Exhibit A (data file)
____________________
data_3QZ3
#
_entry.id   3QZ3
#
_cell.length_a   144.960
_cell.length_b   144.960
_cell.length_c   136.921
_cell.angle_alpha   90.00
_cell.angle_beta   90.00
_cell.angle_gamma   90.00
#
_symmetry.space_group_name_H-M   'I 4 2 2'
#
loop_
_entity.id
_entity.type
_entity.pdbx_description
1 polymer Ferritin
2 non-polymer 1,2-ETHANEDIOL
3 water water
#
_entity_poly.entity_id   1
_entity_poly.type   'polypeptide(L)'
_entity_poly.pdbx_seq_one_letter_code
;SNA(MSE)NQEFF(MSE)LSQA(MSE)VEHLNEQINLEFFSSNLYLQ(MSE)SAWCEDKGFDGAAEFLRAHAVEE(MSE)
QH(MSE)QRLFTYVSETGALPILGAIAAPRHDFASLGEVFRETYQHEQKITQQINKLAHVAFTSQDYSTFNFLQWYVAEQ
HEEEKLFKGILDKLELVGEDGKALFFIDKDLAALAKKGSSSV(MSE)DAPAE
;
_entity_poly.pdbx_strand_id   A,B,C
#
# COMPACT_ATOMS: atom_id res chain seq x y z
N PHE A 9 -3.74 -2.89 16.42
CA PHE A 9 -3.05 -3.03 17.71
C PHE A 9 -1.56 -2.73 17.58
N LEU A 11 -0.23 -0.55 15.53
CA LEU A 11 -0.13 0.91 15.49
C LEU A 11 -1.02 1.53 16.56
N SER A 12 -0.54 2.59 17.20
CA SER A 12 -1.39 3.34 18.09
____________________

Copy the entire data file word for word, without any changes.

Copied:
data_3QZ3
#
_entry.id   3QZ3
#
_cell.length_a   144.960
_cell.length_b   144.960
_cell.length_c   136.921
_cell.angle_alpha   90.00
_cell.angle_beta   90.00
_cell.angle_gamma   90.00
#
_symmetry.space_group_name_H-M   'I 4 2 2'
#
loop_
_entity.id
_entity.type
_entity.pdbx_description
1 polymer Ferritin
2 non-polymer 1,2-ETHANEDIOL
3 water water
#
_entity_poly.entity_id   1
_entity_poly.type   'polypeptide(L)'
_entity_poly.pdbx_seq_one_letter_code
;SNA(MSE)NQEFF(MSE)LSQA(MSE)VEHLNEQINLEFFSSNLYLQ(MSE)SAWCEDKGFDGAAEFLRAHAVEE(MSE)
QH(MSE)QRLFTYVSETGALPILGAIAAPRHDFASLGEVFRETYQHEQKITQQINKLAHVAFTSQDYSTFNFLQWYVAEQ
HEEEKLFKGILDKLELVGEDGKALFFIDKDLAALAKKGSSSV(MSE)DAPAE
;
_entity_poly.pdbx_strand_id   A,B,C
#
# COMPACT_ATOMS: atom_id res chain seq x y z
N PHE A 9 -3.74 -2.89 16.42
CA PHE A 9 -3.05 -3.03 17.71
C PHE A 9 -1.56 -2.73 17.58
N LEU A 11 -0.23 -0.55 15.53
CA LEU A 11 -0.13 0.91 15.49
C LEU A 11 -1.02 1.53 16.56
N SER A 12 -0.54 2.59 17.20
CA SER A 12 -1.39 3.34 18.09